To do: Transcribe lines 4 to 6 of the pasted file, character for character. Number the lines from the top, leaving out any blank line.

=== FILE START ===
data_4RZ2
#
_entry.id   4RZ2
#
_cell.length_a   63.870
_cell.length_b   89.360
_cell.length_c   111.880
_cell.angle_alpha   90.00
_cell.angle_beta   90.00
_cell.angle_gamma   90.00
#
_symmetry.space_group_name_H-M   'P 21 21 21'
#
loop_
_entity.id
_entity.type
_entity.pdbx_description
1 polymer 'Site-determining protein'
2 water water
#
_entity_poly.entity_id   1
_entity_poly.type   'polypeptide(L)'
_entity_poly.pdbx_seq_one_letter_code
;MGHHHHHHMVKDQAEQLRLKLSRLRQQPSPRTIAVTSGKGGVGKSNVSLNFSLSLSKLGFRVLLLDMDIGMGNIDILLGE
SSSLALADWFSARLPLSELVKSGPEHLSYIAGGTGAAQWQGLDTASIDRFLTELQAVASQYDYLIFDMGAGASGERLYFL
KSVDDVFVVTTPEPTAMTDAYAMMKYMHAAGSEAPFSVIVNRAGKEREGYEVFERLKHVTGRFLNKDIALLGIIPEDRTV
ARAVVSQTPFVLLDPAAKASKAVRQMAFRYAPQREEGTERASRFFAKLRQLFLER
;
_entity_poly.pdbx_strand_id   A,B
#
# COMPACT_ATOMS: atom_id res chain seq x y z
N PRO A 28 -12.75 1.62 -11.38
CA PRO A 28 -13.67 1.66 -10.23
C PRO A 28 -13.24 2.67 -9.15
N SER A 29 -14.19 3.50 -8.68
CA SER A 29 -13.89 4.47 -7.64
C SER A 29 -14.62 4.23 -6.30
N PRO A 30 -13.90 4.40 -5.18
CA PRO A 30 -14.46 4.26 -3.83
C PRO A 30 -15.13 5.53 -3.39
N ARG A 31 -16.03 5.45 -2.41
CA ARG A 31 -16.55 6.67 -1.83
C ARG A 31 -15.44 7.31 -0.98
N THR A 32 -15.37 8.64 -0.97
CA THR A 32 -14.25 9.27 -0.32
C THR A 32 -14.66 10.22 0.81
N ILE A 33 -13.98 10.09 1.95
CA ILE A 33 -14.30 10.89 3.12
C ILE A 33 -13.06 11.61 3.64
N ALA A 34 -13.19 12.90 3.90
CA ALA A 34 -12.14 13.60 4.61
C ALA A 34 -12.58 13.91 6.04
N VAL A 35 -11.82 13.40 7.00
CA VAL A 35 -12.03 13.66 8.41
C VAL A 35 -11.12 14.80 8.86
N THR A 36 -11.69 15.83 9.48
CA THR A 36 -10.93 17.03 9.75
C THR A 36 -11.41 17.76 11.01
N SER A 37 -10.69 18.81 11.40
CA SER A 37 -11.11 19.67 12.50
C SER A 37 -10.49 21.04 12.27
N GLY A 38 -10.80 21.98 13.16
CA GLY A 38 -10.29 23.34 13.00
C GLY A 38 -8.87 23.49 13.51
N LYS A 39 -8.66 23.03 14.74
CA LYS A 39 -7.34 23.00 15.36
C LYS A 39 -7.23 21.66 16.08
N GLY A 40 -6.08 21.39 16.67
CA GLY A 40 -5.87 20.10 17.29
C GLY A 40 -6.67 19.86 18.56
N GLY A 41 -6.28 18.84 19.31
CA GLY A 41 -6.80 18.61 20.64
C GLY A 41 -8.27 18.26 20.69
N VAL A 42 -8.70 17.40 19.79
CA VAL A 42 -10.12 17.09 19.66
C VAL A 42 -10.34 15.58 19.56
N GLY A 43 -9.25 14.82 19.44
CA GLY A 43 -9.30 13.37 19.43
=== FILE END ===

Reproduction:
#
_cell.length_a   63.870
_cell.length_b   89.360